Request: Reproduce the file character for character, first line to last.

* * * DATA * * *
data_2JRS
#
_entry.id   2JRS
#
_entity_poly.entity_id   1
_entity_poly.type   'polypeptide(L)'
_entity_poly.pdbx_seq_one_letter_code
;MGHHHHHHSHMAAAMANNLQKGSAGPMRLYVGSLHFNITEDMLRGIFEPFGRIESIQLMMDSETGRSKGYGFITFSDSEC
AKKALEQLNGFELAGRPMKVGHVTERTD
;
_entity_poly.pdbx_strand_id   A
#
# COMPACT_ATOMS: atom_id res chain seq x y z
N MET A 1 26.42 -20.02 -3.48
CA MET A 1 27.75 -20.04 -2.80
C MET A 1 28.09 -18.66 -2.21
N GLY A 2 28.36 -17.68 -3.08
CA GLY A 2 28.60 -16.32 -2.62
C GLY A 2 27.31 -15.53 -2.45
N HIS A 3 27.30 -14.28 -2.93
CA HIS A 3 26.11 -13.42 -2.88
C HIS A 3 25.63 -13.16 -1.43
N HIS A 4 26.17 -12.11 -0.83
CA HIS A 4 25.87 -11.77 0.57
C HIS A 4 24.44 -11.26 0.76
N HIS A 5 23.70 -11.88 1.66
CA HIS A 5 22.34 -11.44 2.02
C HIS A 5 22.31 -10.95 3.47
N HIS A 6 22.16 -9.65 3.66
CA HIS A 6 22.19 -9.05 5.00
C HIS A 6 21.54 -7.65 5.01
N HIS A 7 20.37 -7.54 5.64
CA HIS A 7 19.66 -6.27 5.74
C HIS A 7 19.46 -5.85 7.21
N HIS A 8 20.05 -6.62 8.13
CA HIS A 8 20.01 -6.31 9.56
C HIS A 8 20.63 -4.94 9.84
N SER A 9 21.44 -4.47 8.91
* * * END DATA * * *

data_2JRS
#
_entry.id   2JRS
#
_entity_poly.entity_id   1
_entity_poly.type   'polypeptide(L)'
_entity_poly.pdbx_seq_one_letter_code
;MGHHHHHHSHMAAAMANNLQKGSAGPMRLYVGSLHFNITEDMLRGIFEPFGRIESIQLMMDSETGRSKGYGFITFSDSEC
AKKALEQLNGFELAGRPMKVGHVTERTD
;
_entity_poly.pdbx_strand_id   A
#
# COMPACT_ATOMS: atom_id res chain seq x y z
N MET A 1 26.42 -20.02 -3.48
CA MET A 1 27.75 -20.04 -2.80
C MET A 1 28.09 -18.66 -2.21
N GLY A 2 28.36 -17.68 -3.08
CA GLY A 2 28.60 -16.32 -2.62
C GLY A 2 27.31 -15.53 -2.45
N HIS A 3 27.30 -14.28 -2.93
CA HIS A 3 26.11 -13.42 -2.88
C HIS A 3 25.63 -13.16 -1.43
N HIS A 4 26.17 -12.11 -0.83
CA HIS A 4 25.87 -11.77 0.57
C HIS A 4 24.44 -11.26 0.76
N HIS A 5 23.70 -11.88 1.66
CA HIS A 5 22.34 -11.44 2.02
C HIS A 5 22.31 -10.95 3.47
N HIS A 6 22.16 -9.65 3.66
CA HIS A 6 22.19 -9.05 5.00
C HIS A 6 21.54 -7.65 5.01
N HIS A 7 20.37 -7.54 5.64
CA HIS A 7 19.66 -6.27 5.74
C HIS A 7 19.46 -5.85 7.21
N HIS A 8 20.05 -6.62 8.13
CA HIS A 8 20.01 -6.31 9.56
C HIS A 8 20.63 -4.94 9.84
N SER A 9 21.44 -4.47 8.91